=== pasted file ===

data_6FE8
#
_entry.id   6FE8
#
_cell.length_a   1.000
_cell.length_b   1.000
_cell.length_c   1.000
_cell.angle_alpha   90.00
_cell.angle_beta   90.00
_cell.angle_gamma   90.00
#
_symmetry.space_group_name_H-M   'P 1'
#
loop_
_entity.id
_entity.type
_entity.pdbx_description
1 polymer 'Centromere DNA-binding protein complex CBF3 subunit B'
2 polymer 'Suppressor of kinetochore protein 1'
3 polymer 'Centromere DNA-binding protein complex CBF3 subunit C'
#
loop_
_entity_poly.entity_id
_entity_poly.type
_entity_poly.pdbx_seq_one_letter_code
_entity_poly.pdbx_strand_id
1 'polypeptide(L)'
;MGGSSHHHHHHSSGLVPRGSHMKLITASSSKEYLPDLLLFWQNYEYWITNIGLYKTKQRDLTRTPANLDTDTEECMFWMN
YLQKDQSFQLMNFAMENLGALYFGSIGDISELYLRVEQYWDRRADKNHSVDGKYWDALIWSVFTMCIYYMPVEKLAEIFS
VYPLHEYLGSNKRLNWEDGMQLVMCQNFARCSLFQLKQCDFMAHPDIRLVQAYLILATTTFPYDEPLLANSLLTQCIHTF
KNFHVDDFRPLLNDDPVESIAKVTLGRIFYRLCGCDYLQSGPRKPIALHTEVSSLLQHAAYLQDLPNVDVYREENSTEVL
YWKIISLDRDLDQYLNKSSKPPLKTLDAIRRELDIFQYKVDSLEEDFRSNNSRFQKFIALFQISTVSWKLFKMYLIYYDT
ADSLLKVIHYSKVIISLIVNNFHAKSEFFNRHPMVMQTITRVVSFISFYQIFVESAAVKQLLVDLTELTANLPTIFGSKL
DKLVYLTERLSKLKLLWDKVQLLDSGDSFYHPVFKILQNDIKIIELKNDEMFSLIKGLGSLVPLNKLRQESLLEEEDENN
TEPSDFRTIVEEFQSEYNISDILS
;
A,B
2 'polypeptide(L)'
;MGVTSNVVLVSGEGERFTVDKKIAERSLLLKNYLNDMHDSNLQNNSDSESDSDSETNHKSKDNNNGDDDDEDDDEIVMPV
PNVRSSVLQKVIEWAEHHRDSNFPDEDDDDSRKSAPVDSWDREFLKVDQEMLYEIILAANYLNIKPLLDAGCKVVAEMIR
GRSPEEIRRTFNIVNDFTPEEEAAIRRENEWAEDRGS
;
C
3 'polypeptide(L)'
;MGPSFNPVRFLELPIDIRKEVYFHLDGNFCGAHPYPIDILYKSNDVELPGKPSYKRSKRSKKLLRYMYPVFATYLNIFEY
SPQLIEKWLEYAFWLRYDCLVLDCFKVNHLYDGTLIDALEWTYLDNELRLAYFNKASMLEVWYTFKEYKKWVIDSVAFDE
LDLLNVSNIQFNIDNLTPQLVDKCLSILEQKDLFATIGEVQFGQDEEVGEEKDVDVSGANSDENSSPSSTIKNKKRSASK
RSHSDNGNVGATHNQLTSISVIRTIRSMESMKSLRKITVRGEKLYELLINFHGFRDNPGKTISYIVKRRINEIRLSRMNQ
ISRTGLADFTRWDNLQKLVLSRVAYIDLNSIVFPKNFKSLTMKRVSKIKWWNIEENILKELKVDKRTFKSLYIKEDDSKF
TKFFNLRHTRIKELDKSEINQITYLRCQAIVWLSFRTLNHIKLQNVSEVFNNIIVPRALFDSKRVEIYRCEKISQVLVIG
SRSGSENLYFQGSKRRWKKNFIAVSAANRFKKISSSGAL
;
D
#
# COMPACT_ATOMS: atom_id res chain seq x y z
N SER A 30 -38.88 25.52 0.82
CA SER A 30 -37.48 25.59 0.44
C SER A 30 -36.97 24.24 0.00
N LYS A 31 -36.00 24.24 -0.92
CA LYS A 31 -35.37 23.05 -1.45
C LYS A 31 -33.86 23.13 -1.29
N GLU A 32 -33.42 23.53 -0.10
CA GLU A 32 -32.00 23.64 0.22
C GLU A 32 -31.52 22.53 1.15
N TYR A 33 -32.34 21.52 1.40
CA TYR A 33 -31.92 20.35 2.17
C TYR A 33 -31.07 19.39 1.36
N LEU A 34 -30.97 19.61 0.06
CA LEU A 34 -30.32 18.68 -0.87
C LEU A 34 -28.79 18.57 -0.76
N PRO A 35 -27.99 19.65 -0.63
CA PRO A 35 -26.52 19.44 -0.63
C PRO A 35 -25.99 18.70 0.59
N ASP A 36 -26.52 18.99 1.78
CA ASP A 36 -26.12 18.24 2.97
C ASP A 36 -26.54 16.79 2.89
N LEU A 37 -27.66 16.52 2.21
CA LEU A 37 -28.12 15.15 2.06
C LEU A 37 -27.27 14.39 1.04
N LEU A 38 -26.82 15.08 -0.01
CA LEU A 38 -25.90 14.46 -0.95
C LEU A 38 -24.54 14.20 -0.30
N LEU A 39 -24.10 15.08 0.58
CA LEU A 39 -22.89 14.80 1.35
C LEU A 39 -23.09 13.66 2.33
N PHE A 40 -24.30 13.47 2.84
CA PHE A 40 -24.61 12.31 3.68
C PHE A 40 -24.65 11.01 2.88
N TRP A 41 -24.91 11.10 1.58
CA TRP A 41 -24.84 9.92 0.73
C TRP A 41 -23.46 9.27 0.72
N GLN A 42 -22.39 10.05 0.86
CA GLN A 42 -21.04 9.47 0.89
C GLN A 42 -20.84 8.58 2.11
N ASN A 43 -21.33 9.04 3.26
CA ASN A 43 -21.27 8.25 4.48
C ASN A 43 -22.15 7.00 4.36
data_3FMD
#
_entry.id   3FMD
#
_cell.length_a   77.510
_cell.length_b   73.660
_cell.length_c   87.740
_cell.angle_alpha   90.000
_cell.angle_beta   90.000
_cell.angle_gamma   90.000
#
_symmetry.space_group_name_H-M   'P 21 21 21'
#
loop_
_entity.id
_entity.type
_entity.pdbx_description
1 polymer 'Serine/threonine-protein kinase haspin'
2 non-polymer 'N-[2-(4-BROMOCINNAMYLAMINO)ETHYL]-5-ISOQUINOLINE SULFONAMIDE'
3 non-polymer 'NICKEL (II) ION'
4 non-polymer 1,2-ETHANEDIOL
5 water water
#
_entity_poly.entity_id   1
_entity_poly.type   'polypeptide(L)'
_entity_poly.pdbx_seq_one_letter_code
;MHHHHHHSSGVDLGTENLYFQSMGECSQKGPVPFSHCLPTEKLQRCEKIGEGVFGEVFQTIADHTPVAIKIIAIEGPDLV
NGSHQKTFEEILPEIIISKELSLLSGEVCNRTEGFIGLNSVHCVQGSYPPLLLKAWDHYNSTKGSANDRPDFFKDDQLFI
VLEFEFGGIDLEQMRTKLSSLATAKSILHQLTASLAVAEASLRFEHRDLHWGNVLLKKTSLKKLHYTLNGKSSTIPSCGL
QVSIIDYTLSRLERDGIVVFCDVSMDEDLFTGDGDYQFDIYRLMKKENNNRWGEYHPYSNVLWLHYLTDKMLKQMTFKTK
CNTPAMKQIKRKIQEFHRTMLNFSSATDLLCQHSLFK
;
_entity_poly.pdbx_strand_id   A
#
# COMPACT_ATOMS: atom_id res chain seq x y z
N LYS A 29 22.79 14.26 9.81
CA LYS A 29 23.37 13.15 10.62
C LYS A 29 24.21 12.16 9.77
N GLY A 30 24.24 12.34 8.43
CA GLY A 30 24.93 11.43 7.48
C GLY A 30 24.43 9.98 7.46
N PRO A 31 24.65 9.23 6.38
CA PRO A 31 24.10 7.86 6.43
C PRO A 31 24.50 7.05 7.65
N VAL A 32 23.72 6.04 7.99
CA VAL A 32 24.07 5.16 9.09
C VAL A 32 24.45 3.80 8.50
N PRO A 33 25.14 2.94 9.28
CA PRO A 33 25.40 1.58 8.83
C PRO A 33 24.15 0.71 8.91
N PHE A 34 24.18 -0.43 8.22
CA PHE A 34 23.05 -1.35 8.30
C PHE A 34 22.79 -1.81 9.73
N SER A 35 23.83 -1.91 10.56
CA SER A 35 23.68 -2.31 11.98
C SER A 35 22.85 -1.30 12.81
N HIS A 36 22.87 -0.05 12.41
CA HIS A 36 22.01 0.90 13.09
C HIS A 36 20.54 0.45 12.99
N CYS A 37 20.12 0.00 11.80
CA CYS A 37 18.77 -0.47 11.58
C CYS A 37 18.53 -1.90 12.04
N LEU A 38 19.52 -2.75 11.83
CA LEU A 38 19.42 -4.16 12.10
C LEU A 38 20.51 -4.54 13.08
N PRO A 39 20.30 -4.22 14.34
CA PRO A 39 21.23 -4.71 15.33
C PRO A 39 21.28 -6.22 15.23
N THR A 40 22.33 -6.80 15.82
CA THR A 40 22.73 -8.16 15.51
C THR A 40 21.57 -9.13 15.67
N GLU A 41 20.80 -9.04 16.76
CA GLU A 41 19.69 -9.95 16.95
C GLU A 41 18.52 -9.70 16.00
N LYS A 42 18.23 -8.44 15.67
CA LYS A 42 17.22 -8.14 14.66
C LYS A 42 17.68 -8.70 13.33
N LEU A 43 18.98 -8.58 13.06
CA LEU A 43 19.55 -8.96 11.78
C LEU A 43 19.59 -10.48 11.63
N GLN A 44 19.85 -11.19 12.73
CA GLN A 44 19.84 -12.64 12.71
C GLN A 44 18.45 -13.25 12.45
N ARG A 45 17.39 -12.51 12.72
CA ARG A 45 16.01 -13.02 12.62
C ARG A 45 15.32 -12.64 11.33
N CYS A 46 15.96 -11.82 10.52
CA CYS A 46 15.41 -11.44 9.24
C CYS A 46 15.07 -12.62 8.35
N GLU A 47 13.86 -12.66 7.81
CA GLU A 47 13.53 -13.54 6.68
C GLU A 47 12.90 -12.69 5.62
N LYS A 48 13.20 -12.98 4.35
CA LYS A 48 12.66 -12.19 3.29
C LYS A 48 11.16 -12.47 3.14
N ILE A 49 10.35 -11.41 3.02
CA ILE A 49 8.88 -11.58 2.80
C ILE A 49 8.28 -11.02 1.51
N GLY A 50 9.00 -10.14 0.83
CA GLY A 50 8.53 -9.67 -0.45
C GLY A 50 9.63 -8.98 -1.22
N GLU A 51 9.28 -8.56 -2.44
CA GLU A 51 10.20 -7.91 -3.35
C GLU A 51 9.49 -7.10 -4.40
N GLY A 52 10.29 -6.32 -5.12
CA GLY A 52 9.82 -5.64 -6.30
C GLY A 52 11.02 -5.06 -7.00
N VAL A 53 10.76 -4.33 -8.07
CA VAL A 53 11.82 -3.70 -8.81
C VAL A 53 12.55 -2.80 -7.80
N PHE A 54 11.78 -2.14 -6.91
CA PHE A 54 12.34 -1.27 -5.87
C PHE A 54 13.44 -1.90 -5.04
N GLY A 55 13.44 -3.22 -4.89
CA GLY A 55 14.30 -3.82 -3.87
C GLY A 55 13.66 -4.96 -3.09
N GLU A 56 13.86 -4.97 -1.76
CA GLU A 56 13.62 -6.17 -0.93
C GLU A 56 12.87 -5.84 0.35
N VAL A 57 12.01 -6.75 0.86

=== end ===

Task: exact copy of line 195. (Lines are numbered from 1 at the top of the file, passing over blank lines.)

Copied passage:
C ILE A 49 8.28 -11.02 1.51